This shift will be reflected in the market for transportation fuels. Demand for diesel—the most popular fuel for heavy duty vehicles—will rise by 85 percent through 2040, while gasoline demand will fall by about 10 percent.—ExxonMobil Outlook
|Transportation fuel demand. Source: ExxonMobil Outlook. Click to enlarge.|
Demand for oil and other liquid fuels will rise by nearly 30%, and most of that increase will be linked to transportation. A growing share of the supplies used to meet liquid-fuel demand will come from deepwater, oil sands, tight oil, natural gas liquids and biofuels.
As in previous editions of The Outlook for Energy, rising demand for electricity is identified as the single largest influence on energy trends. ExxonMobil projects that global electricity demand will rise by 80% through 2040 as economies and living standards improve, and consumers switch to electricity from other sources such as oil, coal or biomass. By 2040, four out of every 10 units of energy produced in the world will be going toward the production of electricity.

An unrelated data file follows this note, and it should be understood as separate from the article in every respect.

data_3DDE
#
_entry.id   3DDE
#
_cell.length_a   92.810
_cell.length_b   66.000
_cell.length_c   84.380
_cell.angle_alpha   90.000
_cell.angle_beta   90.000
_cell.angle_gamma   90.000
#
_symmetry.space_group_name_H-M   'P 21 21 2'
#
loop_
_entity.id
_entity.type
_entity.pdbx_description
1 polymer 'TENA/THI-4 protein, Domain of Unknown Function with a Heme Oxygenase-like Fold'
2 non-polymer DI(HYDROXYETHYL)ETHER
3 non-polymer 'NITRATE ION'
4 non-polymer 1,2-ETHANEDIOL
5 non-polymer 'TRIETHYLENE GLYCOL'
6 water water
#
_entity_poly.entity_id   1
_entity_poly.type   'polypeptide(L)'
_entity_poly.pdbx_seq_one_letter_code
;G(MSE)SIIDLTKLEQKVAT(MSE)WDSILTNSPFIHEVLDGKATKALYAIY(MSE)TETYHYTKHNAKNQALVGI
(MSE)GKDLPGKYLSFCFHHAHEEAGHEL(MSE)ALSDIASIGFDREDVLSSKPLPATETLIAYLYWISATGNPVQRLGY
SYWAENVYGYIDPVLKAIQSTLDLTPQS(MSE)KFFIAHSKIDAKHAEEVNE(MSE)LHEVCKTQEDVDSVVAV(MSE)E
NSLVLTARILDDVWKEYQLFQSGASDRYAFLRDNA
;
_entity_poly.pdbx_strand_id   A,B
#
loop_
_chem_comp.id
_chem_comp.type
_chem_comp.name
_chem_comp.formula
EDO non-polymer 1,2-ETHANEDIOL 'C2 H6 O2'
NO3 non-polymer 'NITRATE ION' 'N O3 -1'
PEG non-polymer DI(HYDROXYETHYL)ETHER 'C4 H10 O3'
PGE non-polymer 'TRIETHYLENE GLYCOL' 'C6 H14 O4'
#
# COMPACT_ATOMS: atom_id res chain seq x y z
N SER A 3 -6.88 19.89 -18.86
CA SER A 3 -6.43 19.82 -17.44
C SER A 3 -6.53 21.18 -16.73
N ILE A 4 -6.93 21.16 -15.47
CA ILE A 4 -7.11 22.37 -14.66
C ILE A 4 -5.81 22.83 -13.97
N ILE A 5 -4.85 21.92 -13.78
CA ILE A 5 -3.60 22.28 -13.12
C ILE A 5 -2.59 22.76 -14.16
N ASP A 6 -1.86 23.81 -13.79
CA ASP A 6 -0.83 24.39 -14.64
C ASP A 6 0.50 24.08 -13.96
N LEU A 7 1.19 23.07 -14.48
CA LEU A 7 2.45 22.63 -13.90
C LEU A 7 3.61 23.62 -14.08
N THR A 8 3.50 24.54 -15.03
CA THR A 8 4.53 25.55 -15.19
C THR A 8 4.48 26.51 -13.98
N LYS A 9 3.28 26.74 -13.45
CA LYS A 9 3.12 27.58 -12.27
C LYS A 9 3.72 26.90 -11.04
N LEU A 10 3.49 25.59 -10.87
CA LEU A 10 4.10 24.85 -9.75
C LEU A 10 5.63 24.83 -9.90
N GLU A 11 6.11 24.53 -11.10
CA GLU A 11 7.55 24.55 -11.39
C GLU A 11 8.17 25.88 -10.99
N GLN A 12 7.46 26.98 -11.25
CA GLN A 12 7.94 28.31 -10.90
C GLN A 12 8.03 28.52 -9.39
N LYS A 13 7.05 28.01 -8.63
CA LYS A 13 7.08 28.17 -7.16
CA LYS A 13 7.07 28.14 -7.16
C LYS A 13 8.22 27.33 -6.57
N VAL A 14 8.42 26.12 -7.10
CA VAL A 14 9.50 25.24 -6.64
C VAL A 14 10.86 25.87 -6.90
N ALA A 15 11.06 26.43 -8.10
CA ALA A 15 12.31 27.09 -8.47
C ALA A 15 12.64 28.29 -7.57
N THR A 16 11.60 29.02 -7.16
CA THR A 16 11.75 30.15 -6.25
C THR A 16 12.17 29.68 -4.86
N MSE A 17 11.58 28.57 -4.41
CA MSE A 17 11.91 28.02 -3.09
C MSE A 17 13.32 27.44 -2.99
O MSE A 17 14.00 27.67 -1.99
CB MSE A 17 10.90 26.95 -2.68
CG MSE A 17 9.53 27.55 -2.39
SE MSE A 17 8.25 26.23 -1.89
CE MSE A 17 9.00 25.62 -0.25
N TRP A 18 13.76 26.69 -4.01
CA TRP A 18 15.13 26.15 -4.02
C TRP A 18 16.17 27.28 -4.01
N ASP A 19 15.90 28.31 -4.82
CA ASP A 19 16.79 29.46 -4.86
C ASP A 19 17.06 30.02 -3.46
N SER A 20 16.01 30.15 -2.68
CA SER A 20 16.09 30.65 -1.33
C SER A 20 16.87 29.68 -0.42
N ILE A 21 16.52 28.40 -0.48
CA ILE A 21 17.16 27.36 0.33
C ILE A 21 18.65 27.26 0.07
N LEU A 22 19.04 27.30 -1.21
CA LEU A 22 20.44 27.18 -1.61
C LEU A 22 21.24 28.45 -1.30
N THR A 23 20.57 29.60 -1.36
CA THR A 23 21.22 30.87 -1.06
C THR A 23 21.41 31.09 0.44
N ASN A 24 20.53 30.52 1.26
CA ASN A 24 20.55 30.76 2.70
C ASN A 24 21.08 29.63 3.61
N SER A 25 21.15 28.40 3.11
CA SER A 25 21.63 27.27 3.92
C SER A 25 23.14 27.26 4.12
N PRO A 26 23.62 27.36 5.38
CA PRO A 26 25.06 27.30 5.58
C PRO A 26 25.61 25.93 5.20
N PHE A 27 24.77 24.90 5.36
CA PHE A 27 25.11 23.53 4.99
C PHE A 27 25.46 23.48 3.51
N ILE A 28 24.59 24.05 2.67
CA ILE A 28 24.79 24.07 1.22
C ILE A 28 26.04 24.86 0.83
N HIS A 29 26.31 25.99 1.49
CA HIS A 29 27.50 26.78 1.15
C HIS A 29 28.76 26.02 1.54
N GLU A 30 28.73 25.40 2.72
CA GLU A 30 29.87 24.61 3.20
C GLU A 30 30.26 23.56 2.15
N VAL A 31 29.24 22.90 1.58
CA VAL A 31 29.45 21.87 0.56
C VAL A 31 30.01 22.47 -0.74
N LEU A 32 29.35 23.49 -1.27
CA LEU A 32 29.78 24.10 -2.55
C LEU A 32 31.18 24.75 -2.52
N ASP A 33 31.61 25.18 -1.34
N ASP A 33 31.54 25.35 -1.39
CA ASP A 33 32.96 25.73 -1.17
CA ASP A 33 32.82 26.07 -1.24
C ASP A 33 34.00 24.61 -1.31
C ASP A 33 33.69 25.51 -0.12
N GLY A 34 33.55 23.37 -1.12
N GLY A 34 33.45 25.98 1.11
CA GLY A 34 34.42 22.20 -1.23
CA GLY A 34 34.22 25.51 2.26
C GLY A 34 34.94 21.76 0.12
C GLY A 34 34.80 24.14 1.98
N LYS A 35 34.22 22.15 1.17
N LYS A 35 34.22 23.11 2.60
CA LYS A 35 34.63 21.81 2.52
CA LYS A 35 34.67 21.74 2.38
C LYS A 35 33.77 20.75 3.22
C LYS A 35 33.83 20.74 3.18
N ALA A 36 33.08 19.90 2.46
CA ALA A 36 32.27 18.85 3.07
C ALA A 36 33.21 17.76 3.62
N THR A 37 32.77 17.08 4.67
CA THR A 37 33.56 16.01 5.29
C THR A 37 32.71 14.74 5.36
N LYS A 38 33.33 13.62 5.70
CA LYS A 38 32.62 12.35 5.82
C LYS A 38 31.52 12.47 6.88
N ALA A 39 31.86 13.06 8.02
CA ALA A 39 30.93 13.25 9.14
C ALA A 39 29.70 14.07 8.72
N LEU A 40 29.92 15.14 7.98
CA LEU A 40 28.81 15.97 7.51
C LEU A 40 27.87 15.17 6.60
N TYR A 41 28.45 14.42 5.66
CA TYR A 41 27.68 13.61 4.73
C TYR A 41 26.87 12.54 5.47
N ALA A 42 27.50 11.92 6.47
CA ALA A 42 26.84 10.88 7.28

The mix of fuels used to produce electricity will change significantly. By 2040, 30% of the world’s electricity will be produced using natural gas, while demand for coal will peak and experience its first long-term decline in modern history. ExxonMobil estimates that natural gas from shale and similar sources will account for 30% of global gas production by 2040.
Among this year’s other findings:
While demand in the United States and other fully developed economies will remain relatively constant, global growth in energy demand will be led by China and other countries which are not part of the Organization for Economic Cooperation and Development (OECD). Non OECD energy demand is projected to rise by nearly 60 percent from 2010 to 2040.